Imagination Library is a program in which books go directly to a child’s home. Enrollment forms are available at SSR, the library, and for a fee of $30 a year, a child receives 12 books.

“The goal is to build a home library,” Gerstenmier says.

As unbelievable as it might sound, there are homes that Smart Start serves where there is no appropriate reading material for children, Villegas says. “We hear parents say how excited their children are to get books.”

Even infants can be enrolled in the program, Gerstenmier says, “because we want to encourage parents to read to their children. Children have to learn the mechanics of reading: how to hold books, how to turn the pages.”

He continues, “We’re trying to break a cycle. We have too many young parents who were never taught to love reading.”

Under the area of family support, along with Reach Out and Read, Smart Start administers the Parents as Teachers and Circle of Parents programs. With Parents as Teachers, parent educators visit families at home and play developmental games and activities with the entire family, ensuring children are reaching their developmental milestones. Many referrals to other agencies can come out of these visits.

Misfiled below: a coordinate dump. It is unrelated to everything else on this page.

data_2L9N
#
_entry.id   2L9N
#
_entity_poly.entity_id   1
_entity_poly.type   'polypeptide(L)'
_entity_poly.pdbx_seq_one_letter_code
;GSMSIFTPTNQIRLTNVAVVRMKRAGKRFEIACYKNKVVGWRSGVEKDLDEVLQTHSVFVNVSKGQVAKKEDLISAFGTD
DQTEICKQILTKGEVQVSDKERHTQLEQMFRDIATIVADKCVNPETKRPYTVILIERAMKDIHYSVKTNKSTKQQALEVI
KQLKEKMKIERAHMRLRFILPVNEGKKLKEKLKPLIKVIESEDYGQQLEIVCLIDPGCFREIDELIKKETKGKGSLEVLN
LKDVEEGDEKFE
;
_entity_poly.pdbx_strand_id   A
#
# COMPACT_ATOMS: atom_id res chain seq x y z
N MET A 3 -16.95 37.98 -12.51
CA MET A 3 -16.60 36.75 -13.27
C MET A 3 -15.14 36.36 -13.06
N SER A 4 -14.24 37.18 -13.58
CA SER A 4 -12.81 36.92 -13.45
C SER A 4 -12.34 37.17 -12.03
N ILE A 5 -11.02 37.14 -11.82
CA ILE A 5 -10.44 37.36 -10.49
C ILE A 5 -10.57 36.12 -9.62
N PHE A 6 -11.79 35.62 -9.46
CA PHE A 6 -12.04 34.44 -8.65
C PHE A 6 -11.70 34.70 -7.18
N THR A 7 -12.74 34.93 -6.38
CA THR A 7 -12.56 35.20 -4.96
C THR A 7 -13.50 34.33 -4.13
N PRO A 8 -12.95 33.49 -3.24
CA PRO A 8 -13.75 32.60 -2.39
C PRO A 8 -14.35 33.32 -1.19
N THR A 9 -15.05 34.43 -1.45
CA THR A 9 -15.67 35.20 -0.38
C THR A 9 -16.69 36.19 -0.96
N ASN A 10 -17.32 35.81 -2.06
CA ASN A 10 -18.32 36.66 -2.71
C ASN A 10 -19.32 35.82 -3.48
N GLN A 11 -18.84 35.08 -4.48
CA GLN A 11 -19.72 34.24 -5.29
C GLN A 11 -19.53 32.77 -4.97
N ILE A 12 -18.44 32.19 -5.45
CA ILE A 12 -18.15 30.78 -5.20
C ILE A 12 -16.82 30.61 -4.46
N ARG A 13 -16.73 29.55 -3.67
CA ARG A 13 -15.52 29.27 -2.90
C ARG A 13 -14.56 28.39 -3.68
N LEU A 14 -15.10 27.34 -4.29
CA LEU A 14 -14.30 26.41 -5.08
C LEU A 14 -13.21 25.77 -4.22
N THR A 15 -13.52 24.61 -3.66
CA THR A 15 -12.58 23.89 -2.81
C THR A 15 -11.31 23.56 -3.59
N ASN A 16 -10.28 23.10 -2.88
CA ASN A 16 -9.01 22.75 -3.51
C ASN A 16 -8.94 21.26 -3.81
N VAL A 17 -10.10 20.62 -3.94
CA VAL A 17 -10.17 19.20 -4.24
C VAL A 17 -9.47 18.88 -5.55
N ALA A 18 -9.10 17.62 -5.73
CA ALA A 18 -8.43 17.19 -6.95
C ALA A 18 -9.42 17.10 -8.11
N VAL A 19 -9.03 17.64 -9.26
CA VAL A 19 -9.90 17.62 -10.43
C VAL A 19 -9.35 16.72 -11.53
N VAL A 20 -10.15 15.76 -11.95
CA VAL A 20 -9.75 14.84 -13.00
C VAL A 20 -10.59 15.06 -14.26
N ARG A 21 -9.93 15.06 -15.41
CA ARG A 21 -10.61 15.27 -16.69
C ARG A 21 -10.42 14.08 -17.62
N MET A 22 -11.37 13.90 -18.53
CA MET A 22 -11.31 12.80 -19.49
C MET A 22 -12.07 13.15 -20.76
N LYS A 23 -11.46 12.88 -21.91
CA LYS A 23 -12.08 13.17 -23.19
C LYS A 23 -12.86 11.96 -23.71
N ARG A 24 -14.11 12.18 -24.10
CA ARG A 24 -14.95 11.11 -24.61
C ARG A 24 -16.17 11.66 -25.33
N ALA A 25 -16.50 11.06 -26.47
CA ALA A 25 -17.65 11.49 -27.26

“Parents as Teachers is a wonderful program,” says Ashley Smith, mom to Ashton. “It has helped me learn a lot. I never grew up around babies so I didn’t know very much. I always worried if I was a good parent and if I was doing the right things. It’s made me more confident in my parenting skills. I love this program because you learn so much stuff.”

“I enjoy the whole hour every two weeks. Ashton and I look forward to it! Thank you so much for helping me on my journey to become a great parent.”

Circle of Parents is a weekly support group at which parents learn about community resources as well as parenting strategies while developing new friends with common interests.

“This program has been very beneficial for my family,” says Juana Garcia Cruz, a member of the Circle of Parents Latino group. “It has served as a guide for our children. It helps our children develop as we grow in knowledge as mothers. We will continue to put into practice what we have learned.”

Under early care and education, a program that Smart Start administers is the N.C. Pre-K Program, the former More at Four program. This program is provided in collaboration with private child-care centers, Head Start and elementary schools. Some 331 4-year-olds at 16 sites across the county benefit from this pre-kindergarten program.